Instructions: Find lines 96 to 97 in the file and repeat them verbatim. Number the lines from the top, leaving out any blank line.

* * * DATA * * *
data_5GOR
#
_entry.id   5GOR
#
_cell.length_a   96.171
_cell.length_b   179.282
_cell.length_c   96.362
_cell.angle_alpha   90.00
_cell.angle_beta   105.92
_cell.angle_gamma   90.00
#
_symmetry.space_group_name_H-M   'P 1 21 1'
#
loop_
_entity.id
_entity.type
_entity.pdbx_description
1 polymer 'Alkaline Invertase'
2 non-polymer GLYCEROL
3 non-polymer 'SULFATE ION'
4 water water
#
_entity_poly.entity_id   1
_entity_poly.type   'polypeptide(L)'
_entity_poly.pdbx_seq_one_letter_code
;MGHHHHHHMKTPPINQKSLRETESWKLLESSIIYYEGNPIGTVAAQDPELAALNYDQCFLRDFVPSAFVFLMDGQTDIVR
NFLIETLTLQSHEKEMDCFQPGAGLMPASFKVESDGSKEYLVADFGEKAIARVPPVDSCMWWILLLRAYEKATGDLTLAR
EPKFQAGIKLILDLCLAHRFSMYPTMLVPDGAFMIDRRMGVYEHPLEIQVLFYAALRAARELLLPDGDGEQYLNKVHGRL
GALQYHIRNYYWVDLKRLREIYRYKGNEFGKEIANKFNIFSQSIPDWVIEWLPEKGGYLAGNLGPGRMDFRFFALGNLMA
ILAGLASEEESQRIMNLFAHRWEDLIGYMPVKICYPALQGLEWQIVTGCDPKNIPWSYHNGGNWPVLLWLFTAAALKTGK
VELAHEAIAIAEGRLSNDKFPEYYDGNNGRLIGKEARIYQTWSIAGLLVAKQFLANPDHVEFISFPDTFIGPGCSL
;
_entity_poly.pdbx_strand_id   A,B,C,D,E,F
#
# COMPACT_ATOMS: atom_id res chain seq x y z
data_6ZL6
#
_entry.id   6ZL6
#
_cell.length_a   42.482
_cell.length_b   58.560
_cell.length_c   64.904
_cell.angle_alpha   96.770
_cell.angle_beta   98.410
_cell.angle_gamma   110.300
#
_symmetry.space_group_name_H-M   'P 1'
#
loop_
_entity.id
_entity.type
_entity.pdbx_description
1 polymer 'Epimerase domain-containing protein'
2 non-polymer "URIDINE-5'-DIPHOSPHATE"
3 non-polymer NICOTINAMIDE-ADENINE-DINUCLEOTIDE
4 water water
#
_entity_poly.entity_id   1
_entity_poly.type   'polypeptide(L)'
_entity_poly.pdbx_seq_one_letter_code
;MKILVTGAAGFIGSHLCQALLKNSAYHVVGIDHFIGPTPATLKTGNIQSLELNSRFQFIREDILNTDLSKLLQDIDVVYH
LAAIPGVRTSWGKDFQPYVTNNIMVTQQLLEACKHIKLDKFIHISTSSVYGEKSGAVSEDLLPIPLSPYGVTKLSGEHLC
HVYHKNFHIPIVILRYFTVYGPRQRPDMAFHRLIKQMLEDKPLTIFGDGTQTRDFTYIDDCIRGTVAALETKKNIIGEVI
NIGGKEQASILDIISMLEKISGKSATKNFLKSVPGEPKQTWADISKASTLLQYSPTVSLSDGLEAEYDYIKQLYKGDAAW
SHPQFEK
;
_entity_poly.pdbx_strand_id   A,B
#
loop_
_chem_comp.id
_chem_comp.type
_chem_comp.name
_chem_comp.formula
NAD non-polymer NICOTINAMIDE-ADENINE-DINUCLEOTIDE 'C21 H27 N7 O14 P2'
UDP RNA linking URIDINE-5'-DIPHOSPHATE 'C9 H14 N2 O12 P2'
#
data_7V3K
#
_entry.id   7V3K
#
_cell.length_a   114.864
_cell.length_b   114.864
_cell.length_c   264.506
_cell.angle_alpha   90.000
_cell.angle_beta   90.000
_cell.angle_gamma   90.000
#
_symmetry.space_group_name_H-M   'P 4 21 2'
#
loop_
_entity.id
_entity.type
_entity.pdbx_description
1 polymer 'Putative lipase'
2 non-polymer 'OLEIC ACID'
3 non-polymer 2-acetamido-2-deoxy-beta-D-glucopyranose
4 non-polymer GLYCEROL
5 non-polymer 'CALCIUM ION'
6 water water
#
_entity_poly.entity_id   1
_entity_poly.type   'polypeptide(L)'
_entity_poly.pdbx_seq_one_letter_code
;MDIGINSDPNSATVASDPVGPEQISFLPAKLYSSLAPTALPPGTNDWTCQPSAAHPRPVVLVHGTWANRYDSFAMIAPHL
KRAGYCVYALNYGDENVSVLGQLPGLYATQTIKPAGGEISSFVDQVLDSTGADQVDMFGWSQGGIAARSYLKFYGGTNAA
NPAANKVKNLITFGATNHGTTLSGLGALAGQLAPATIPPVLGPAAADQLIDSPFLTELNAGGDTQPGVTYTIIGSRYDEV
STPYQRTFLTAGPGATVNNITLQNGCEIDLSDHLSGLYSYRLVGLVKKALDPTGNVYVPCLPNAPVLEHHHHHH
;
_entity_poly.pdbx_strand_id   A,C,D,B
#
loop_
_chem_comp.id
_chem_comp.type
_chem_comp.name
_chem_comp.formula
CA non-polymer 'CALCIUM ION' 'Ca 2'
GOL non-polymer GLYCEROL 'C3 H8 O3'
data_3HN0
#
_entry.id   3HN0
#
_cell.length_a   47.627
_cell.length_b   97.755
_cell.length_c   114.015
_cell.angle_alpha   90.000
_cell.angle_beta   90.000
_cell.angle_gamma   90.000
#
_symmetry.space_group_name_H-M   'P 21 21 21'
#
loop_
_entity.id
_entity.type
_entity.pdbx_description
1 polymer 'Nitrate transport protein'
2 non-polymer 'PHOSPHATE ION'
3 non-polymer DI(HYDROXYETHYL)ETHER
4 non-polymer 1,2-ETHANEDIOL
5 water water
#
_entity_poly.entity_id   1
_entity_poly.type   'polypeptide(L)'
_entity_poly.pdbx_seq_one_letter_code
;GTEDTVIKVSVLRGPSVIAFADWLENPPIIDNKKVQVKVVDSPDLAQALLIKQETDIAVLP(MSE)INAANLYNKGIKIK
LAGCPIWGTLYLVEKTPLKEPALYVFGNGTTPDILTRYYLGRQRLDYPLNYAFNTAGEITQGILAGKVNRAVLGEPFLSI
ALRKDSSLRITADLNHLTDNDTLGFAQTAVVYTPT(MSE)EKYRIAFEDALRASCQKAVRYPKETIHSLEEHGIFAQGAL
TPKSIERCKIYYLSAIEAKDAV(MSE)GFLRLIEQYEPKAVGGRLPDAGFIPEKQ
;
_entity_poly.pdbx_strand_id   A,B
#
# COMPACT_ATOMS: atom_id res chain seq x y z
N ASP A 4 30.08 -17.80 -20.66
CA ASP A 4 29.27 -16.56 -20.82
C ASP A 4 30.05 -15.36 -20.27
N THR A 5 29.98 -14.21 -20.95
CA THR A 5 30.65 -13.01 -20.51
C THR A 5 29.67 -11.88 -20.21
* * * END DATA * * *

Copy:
3 non-polymer 2-acetamido-2-deoxy-beta-D-glucopyranose
4 non-polymer GLYCEROL